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is like poysoning a Fountain that runs for ever: A Man may do Mischief this way, it may be, as long as the World lafts. He is a Nufance to future Ages, and lays a Snare for those who are yet unborn. All Infolence upon Religion, Injuries of Right, and Infults of Virtue of this kind, muft be publickly retracted, and fubmit to open Penance; without this Satisfaction there can be no Indemnity, nor any Pardon expected from the Court Above..
Eulab. There's no reason for't: He
that spreads the Infection had need be
quick with his Antidote, otherwife he
must be guilty as far as the Mortality reaches. And to illuftrate the Cafe farther; he that fires a House, and does not play all his Engines to put it out, deferves to fuffer the Law. And therefore I think the Opinion of the Ancients not at all uncharitable in affirming that those who leave an ill Book behind them, and Murther in their Graves, will have new Torments as long as the Mischief works, and lie under a growing Mifery. These are fad Conclufions, and I with all Mercenary and Libertine Authors would confider it.
Crit. What is your Opinion of thofe Bookfellers that encourage thefe dange
rous Authors, take off their Counterband Goods, and make them as publick as 'tis poffible? Don't we fee Books written against the Trinity, against the Canon of the New Teftament, against the first Principles of Religion, expos'd to Sale with all the Liberty of the most ufeful and inoffenfive Commodities? Not to mention thofe numerous Pamphlets and Poems, where Virtue is burlesqu'd, and Vice recommended with all the Art, and Scandal imaginable. 3. side?
Eulab. Your Obfervation is too true: Nothing is more common than this Ratsbane upon the Compter: Tho' they know 'tis prepar'd for Execution, and made palatable to be taken down; nay, that 'tis bought for that very Purpofe. Now in my Opinion this is fo horrible a Practice, that had thefe Men kept Shop in the Sickness Year, they had better have retail'd the Plague, fent it into the Countrey by all the Carriers, and gi ven it Vent and Paffage to the best of their Skill. For whatever they may think on't, Atheism and Lewdnefs is the I Kings moft fatal Mortality, and the Plague 8. 38. of the Heart, the inoft frightful Diftemper. Infection is fafer lodg'd in the Veins than the Will, and a Man had much
better be poyfon'd in his Blood, than in his Principles.
Crit. I can't fay you are over tragical upon the Occafion, unless their Business will excuse them; they fay felling Books is their Trade, and they muft not baulk their Interest.
Eulab. In anfwer to this, I defire to ask, does an Apprenticeship difcharge them from the Duties of Chriftianity? Is Irreligion part of their Freedom? Is the Mystery of Trade, and the Mystery of Iniquity the fame? Are they to join with Atheists and Libertines, to attack the Creed, to run down Justice, and banish Sobriety from the Face of the Earth? Suppofe felling Butter and Cheefe is my Trade; and I am offer'd a good Wholefale Bargain out of the Countrey; if upon Information or examining the Goods I find them all poyfon'd; and that my Customers that take them off, muft either be dangeroufly fick, or die of the Diet: Is the Vendibleness of the Commodity, and the Plea of my Bufinefs, a fufficient Warrant to close with the Offer, and purfue the Advantage? Suppofe Captain Hind had taken a Boy under. Indentures, to teach him the Practice of the Road: And that this Youth upon his fetting up, fhould be E 4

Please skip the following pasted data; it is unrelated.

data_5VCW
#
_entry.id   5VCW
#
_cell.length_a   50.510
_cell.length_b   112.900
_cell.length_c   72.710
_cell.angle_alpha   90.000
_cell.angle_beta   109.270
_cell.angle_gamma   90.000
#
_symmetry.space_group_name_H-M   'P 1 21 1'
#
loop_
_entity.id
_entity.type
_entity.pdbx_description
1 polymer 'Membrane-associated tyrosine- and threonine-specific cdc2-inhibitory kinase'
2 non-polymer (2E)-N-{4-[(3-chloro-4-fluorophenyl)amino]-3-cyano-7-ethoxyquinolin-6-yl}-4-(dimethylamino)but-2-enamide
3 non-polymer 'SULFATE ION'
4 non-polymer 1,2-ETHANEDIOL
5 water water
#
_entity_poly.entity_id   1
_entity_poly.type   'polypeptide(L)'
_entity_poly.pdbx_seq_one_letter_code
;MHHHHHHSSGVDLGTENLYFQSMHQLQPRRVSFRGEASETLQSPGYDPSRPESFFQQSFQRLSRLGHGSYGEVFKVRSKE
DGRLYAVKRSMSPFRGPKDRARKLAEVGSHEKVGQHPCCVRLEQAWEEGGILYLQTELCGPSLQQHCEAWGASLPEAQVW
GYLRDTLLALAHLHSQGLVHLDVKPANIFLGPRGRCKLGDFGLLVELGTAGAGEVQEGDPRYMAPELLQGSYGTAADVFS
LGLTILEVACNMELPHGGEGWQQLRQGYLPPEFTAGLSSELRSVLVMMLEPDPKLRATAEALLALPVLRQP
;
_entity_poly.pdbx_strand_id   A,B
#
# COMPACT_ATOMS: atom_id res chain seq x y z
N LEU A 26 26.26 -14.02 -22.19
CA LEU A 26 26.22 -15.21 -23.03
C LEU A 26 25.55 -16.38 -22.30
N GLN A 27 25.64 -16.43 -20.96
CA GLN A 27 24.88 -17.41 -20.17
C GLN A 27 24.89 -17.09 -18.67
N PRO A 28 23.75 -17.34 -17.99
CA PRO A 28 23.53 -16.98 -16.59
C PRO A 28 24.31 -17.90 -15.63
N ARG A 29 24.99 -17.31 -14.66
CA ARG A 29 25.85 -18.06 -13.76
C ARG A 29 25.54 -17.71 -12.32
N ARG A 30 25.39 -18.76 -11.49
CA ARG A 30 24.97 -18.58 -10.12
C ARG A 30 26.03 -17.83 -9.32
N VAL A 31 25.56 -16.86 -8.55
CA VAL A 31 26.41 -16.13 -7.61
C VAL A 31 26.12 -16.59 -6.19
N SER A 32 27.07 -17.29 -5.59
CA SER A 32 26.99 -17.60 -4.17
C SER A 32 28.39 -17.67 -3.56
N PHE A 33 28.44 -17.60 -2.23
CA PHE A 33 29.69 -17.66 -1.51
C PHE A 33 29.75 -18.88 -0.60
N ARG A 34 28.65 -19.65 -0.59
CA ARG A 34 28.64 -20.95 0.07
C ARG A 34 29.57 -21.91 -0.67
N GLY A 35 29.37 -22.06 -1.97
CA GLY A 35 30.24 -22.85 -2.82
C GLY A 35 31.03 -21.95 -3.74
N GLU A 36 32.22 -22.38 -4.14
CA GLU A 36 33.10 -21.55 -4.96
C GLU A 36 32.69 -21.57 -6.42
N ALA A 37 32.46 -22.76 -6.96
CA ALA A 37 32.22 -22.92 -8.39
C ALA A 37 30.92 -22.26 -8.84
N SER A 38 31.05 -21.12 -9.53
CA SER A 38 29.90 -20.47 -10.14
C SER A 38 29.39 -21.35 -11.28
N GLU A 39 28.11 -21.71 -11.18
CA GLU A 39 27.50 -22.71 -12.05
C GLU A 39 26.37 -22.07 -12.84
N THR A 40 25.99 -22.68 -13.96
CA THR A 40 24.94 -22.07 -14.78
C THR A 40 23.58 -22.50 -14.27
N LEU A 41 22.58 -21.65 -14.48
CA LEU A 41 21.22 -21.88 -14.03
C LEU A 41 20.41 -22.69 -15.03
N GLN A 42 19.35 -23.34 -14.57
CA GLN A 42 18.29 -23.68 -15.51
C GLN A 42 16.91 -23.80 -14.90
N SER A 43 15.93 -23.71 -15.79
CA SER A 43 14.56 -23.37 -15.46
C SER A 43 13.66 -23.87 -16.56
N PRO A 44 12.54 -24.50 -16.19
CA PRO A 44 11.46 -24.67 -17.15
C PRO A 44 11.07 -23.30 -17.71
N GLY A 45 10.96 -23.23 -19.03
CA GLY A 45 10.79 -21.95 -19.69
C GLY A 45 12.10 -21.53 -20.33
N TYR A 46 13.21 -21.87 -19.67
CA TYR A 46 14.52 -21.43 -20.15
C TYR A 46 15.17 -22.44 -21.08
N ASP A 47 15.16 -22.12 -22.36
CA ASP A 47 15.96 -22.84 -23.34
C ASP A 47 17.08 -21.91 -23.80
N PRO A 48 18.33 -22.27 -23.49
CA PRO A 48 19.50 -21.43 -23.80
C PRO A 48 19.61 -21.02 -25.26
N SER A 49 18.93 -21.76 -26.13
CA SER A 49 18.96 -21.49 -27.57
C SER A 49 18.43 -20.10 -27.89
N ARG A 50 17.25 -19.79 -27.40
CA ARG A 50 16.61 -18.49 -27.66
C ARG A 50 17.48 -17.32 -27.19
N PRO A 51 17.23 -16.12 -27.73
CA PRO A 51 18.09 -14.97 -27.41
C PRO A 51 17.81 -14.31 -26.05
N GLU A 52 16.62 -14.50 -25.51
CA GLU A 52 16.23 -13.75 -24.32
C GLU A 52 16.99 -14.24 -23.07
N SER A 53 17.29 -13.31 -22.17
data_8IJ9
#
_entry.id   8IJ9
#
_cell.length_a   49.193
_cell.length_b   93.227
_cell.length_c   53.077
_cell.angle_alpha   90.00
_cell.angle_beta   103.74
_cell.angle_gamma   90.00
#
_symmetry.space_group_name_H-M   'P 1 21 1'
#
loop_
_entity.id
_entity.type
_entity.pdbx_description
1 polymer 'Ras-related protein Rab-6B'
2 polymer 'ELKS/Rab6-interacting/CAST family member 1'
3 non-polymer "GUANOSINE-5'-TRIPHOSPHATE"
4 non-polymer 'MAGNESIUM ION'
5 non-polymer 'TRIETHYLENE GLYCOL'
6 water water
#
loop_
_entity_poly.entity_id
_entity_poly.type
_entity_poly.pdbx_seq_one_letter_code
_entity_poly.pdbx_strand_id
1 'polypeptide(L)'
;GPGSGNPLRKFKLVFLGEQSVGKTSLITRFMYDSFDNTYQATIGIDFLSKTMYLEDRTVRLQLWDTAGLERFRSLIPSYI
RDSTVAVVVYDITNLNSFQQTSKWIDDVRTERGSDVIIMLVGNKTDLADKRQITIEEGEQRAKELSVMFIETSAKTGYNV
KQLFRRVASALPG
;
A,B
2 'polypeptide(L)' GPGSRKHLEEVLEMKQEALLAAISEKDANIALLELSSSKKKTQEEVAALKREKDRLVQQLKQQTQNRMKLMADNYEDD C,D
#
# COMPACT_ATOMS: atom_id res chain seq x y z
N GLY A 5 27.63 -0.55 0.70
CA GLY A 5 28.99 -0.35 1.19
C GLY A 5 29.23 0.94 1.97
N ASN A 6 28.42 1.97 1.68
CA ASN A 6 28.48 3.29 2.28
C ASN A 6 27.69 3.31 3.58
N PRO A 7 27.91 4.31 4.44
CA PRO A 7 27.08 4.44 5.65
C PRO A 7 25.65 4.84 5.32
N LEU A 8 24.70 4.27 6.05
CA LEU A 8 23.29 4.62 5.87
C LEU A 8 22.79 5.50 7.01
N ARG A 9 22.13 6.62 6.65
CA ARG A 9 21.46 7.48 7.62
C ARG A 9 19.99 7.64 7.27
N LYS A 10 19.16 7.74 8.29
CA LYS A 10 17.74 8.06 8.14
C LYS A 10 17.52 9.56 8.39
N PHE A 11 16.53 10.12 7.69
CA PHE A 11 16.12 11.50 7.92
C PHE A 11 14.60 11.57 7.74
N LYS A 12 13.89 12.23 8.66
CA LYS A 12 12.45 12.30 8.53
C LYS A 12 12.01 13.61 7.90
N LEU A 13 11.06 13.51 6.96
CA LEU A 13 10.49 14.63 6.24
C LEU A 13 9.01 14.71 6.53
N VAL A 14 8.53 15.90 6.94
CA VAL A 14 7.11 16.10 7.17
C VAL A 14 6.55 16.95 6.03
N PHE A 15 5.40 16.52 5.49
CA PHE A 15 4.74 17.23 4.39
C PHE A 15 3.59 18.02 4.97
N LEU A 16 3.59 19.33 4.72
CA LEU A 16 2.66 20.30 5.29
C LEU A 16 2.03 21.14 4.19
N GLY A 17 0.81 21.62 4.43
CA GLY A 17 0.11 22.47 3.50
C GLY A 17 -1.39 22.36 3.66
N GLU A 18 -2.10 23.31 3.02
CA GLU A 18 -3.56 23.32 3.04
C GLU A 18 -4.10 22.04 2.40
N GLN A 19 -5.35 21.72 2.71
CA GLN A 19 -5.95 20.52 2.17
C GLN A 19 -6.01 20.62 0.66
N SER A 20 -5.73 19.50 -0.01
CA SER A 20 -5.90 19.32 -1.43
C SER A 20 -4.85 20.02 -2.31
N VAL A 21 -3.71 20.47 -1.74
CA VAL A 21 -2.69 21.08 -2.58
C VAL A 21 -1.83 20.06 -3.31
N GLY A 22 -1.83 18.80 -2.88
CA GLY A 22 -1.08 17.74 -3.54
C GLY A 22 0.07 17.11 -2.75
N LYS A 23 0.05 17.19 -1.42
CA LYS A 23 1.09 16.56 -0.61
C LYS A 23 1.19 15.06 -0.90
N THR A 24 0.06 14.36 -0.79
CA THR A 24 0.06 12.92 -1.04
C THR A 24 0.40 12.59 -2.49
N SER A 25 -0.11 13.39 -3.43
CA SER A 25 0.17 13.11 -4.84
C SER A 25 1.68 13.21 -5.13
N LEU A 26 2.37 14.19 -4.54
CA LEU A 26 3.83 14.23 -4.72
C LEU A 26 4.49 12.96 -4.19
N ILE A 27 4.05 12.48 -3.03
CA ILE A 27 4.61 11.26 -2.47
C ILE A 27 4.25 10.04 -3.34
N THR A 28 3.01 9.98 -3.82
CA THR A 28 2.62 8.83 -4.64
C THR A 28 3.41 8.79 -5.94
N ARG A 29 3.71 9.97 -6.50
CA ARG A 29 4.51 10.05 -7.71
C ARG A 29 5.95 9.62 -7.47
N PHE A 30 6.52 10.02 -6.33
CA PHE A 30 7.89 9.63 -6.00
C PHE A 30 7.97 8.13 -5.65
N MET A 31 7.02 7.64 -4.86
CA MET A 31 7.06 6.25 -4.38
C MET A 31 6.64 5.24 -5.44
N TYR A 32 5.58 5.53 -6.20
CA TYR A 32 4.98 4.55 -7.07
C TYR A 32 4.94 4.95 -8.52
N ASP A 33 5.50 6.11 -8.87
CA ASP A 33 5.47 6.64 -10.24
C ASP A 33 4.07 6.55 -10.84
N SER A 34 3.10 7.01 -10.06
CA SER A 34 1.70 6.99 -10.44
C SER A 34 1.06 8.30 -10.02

indicted for borrowing a little Money in his way! Crit. Whither are you going! I hope you don't intend to parallel the Bufinefs of Towns and Cities, with Shooters Hill or Salisbury Plain!
Eulab. Not at all, I affure you: Ionly mention this Inftance to make the reafoning bear in the Application.
Crit. Why, how will the young Man defend himfelf?
Eulab We'll fet him at the Bar, and then you'll hear him argue, than he has ferv'd an Apprenticeship, that his Master had Money with him; that he has gone through the Difcipline and Fatigue of that Condition, and hopes he may follow his Calling now his Time is up: Do you fancy the Bench and Jury would allow of these Allegations?
Crit. No: This would hardly bring him off.
Eulab. Then you fee the Pretence of Trade is not fufficient to justify an ill Practice.
Crit. Pray let's fhift the Scene a little, and get out of this melancholy Walk. What do you think of Dedicatory Epifiles; we generally find them very diverting ?
Eulab. I fancy fo, but feldom to the Author's Advantage: For the Flattery on thefe Occafions is often fo grofs, and the Panegyrick fo much over ftrain'd; the Colours are fo very glowing, and the Pencil fo much beyond the Life: That were it not for the Name on the Picture, no Body could guefs for whom 'twas drawn.
Crito. Nothing provokes the Raillery of our Society more than fuch Flights as thefe: We think an Author ready to run mad with Ceremony, that he dwindles to a Zany, and is civil even tọ Vaulting and Tumbling.
Eulab. This fuperlative Stuff, I fuppofe, made my Lord Bacon remark * that * Advanc. the Mufes fuffer'd, and the Character of of Learn Learning funk by fuch Applications.
Crit. For all that, the Author finds his Account in them: And fometimes the Dedication brings more into the Pocket than all the Book befides.
Eulab. Such Returns of the Adventure are not very common, but granting they were; the Trade is but unreputable. To creep after Money in fuch a fervile Pofture looks mean and fcandalous, What Man that has either Spirit or Confcience would idolize Fortune at this rate, or fall down before a Golden